The Tolkien characters Elendil and Isildur, on the other hand, are a father and son team. In the Peter Jackson films, they were both among the very first characters we encountered. Isildur took up the sword, defeated Sauron, and refused to throw the One Ring into the Crack of Doom, causing a lot of trouble for a lot of people. Elendil was briefly seen being killed by Sauron and his sword Narsil broken. Elendil and Gil-galad, an Elven king who also perished in the same battle in Tolkien’s books (technically, he made an appearance in the movie, but if you blink, you’ll miss him), fought together; as Gil-galad will also appear in the series, expect to see more Elf-Human relations develop in this context. It’s interesting how the father-son relationship is emphasized, and it’s similar to how Denethor, Boromir, and Faramir’s father-son relationships were emphasized in The Lord of the Rings.
“A Plea to the Rocks” (feat. Sophia Nomvete), “This Wandering Day” (feat. Megan Richards), “Harfoot Life”, “Nobody Goes Off Trail”
We can assume that “A Plea to the Rocks” is connected to the Dwarves’ storyline in the series in some way because Sophia Nomvete portrays the Dwarf Disa in The Rings of Power. Before they were destroyed and taken over by Orcs, the great Dwarven halls we saw in Moria in The Fellowship of the Ring are likely where this scene takes place. The song is quite slow and heavily reliant on big orchestral sounds and vocals.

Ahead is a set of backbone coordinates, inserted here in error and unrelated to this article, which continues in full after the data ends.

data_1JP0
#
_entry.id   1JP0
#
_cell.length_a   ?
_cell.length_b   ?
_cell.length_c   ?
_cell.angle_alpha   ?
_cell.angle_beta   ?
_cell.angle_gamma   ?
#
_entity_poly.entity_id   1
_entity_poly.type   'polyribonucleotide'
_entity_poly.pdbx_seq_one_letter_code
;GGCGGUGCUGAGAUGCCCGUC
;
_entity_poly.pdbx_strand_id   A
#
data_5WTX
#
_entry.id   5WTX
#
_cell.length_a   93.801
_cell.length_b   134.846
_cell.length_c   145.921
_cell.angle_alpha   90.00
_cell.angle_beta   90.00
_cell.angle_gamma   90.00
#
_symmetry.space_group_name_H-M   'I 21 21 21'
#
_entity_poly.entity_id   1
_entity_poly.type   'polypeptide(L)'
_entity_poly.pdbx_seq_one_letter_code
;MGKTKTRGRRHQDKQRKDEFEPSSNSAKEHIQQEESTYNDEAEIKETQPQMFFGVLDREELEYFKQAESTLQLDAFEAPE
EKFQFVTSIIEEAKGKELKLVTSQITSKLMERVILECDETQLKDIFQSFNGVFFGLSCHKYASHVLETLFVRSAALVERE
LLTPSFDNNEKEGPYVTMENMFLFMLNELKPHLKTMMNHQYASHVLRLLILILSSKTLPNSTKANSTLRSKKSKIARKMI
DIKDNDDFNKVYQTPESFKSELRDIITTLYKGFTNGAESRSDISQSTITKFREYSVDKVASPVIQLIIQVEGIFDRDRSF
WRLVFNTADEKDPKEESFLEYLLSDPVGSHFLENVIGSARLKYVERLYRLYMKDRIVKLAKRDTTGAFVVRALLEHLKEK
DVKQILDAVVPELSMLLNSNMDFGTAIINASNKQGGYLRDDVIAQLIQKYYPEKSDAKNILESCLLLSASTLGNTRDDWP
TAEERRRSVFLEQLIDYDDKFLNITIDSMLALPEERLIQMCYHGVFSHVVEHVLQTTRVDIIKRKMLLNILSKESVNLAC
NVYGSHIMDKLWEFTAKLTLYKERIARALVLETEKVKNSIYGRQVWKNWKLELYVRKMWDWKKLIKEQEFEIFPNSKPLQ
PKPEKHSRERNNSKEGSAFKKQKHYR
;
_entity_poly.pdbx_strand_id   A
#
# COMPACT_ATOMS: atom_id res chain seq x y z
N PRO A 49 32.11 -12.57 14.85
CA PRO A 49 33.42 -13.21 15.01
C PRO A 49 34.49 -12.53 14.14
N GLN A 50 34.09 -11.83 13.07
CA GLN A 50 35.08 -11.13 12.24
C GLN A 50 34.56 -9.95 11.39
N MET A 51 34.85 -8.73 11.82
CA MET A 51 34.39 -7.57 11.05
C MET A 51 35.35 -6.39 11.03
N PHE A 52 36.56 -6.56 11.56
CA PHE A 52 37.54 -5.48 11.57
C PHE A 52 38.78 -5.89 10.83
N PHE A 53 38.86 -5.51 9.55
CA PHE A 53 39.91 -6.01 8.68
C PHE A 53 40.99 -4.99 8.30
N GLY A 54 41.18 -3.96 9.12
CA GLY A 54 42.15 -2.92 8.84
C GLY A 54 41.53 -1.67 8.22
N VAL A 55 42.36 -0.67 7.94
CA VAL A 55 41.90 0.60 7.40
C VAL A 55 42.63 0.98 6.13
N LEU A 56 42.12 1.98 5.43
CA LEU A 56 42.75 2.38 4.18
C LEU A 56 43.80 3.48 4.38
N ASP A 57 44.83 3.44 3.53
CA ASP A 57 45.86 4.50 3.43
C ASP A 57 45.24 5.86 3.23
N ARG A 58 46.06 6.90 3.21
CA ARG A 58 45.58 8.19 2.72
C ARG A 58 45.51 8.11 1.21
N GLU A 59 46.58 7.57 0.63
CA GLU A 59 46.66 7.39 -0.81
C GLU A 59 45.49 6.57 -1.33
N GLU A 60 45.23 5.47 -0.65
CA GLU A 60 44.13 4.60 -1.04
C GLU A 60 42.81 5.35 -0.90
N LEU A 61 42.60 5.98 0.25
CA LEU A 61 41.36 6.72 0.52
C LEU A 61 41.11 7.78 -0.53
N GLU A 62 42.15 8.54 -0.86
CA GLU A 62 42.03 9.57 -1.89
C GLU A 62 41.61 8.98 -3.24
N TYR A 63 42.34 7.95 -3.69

Because “This Wandering Day” is in English and Megan Richards portrays the Harfoot Poppy Proudfellow, it is fairly obvious what the story is about. The Harfoots are nomads, in contrast to their more sedentary descendants, and this song is entirely about their way of life. It contains the line “All that is gold does not glitter / Not all those who wander are lost,” which is reminiscent of the poem Bilbo wrote for Aragorn in The Lord of the Rings. Although the more ominous sounds at the start of “Nobody Goes Off Trail” highlight the riskier side of the nomadic lifestyle, we’d venture to say that “Harfoot Life” and “Nobody Goes Off Trail” are on the same topic.
“Khazad-dûm”, “Númenor”, “Valinor”, “Sundering Seas”, “The Secrets of the Mountain”, “For the Southlands”, “In the Mines”, “Where the Shadows Lie”
These are all locations in Tolkien’s secondary world, though not all of them are in Middle-earth. Khazad-dûm is the Dwarvish name for Moria, so that’s a pretty clear indication that, as suspected, we will be seeing Moria in its glory days, before the coming of the Balrog and a lot of Orcs. “The Secrets of the Mountain” could refer to any significant mountain really, but we suspect that might be a reference to Moria as well, and “In the Mines” is almost certainly another Moria score.